Branded apparel is oftentimes a fun way to get a message about a company, product, or service out there. But, there's more to branded apparel design that slapping your logo onto a t-shirt. Here are 5 ways you can try to get better results.
Think About How It Will Be Used
You should consider who you need to wear the apparel and when and where they're going to wear it. If you want folks at a corporate conference to wear your branded apparel around the building, for example, going with something like a windbreaker might be a better choice than a t-shirt. Conversely, a home remodeling company that wants to advertise to potential workers ought to invest in trucker hats because skilled laborers will always add another hat to their rotation.
Cheap junk reflects poorly on your organization. Also, the goal is to get unearned and unpaid advertising over and over. A hoodie that lasts a decade, for example, will provide more advertising than one that doesn't even make it to the end of spring. In the short run, it will cost you more. However, the returns for quality materials and manufacturing processes will grow over the years.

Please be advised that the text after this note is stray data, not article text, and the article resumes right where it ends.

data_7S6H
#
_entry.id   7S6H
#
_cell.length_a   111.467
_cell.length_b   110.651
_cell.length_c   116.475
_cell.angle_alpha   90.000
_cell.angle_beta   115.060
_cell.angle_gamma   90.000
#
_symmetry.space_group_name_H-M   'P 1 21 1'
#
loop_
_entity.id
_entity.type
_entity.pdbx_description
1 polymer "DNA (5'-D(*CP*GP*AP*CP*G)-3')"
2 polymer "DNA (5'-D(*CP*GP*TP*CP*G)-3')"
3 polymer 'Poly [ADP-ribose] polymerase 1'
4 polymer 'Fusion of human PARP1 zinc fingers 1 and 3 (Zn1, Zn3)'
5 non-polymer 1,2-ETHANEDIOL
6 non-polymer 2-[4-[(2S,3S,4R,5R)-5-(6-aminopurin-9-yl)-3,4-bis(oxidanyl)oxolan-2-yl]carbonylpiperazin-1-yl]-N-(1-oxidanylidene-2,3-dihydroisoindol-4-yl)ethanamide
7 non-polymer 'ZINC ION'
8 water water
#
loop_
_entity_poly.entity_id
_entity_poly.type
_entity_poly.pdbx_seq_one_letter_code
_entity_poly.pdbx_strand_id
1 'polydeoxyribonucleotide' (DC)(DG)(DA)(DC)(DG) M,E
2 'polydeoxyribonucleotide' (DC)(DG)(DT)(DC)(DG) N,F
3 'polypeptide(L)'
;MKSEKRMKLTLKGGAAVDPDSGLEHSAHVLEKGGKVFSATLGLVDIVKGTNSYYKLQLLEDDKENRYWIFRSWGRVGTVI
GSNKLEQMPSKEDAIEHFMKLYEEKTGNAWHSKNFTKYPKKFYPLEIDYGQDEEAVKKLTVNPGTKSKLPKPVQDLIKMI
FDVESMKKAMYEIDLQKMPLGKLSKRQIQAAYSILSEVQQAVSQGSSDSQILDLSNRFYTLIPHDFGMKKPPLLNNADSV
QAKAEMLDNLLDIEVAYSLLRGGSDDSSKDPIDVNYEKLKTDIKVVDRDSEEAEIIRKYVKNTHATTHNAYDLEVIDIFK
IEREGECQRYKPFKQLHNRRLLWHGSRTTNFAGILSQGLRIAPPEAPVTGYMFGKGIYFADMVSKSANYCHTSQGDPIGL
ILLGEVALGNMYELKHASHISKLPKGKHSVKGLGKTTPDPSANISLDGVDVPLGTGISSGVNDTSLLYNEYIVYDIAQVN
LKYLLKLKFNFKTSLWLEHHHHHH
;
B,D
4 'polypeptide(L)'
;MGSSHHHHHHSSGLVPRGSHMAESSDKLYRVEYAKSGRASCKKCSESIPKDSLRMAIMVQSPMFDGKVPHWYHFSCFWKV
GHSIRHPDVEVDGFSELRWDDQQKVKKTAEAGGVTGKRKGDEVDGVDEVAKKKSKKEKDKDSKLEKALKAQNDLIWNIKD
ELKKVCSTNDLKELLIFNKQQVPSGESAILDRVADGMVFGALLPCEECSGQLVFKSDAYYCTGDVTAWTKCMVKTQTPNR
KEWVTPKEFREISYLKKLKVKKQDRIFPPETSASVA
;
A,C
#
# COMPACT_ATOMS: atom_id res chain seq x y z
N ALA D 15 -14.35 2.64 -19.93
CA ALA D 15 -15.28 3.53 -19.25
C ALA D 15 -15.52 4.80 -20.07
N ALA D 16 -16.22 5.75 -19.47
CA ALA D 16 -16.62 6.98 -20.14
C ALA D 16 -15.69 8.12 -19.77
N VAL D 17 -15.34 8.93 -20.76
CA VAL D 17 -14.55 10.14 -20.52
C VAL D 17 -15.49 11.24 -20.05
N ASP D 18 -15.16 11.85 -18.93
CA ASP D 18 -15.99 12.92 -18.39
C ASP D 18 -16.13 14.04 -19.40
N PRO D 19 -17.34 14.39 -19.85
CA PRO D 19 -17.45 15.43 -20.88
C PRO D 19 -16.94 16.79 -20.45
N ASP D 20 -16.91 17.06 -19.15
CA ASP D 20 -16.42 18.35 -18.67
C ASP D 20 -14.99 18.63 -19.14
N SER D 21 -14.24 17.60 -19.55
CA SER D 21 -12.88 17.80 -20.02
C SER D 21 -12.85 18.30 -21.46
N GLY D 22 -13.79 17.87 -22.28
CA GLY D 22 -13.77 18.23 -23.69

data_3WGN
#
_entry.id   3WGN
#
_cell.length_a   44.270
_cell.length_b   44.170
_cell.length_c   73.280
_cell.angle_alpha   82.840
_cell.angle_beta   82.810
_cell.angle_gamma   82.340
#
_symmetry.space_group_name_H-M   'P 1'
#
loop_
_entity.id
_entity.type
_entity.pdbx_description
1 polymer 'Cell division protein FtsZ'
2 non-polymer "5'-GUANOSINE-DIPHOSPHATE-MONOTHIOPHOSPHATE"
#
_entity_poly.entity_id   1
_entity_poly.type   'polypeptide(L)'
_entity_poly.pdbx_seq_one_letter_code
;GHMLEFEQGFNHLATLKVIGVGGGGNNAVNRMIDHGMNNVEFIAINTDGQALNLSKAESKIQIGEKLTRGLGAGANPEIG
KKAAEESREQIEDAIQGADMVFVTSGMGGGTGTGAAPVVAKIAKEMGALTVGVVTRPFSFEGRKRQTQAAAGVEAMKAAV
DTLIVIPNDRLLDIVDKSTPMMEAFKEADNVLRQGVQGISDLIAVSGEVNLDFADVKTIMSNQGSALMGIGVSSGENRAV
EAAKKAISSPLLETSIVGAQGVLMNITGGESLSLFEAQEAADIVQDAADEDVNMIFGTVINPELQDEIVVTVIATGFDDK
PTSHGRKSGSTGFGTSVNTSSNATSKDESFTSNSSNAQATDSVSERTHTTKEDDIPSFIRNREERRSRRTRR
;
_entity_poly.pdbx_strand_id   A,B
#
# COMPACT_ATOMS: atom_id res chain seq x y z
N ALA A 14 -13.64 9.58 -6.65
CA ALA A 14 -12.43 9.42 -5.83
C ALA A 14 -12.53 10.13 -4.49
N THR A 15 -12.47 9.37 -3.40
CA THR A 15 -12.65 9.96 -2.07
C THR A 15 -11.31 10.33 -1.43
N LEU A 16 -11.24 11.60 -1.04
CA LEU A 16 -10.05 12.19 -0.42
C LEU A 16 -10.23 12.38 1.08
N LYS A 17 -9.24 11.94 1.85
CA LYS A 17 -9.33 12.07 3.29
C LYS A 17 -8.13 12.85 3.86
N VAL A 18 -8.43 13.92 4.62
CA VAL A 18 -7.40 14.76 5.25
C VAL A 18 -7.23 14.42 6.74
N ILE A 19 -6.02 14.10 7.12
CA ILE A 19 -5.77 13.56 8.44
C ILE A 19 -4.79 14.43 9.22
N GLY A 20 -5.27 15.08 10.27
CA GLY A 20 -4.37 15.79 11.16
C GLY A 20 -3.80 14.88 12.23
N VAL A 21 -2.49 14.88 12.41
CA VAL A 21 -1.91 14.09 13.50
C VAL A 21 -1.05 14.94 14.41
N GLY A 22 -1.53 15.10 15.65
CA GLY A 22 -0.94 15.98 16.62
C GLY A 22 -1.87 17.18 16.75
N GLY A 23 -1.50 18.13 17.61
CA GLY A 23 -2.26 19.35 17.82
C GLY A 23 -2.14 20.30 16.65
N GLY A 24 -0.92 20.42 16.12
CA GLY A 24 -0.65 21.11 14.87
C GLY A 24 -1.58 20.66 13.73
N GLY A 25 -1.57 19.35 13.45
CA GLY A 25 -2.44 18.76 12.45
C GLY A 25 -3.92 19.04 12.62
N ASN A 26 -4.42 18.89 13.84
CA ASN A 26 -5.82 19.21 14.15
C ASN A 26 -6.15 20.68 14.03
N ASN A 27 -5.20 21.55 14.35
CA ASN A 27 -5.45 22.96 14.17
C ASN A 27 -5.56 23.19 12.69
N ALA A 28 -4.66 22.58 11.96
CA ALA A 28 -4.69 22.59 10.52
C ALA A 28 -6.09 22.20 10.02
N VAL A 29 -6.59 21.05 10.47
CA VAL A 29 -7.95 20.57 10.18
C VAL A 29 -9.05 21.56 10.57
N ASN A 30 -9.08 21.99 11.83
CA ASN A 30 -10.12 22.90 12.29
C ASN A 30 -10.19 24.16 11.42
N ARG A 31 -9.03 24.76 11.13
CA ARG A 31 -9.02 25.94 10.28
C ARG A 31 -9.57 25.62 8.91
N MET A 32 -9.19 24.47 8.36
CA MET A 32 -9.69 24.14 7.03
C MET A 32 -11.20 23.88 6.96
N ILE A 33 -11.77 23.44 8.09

Move Beyond the Logo
There's nothing inherently wrong with logo-based branded apparel design, but it shouldn't be your only option. A simple and short slogan can blow the doors off of messaging. Nike's "Just Do It" has gone from a slogan to its own product line, netting the company additional profits.
Simplifying and riffing on your main logo is another approach. You might want to use just one element of the logo.
Keep the Design Simple
Corporate branding is an especially specific form of messaging. If a child couldn't roughly redraw the entire design from memory, it is probably too complex. Use a color palette of one to four colors, and that includes shades and tones. Avoid photographic elements that might not translate well to apparel. If letters have to be stitched, use simple fonts to prevent ugly edges and fraying.
Define Your Purpose
Answer this question: do you need to build and maintain brand recognition, support a cause, or create a revenue stream? Only give one answer.
If your brand isn't recognized, for example, no one will know what causes you support. Build recognition first and then develop goodwill. If you want to use this branded appeal to create a revenue stream, wait until the other two aims have been reached.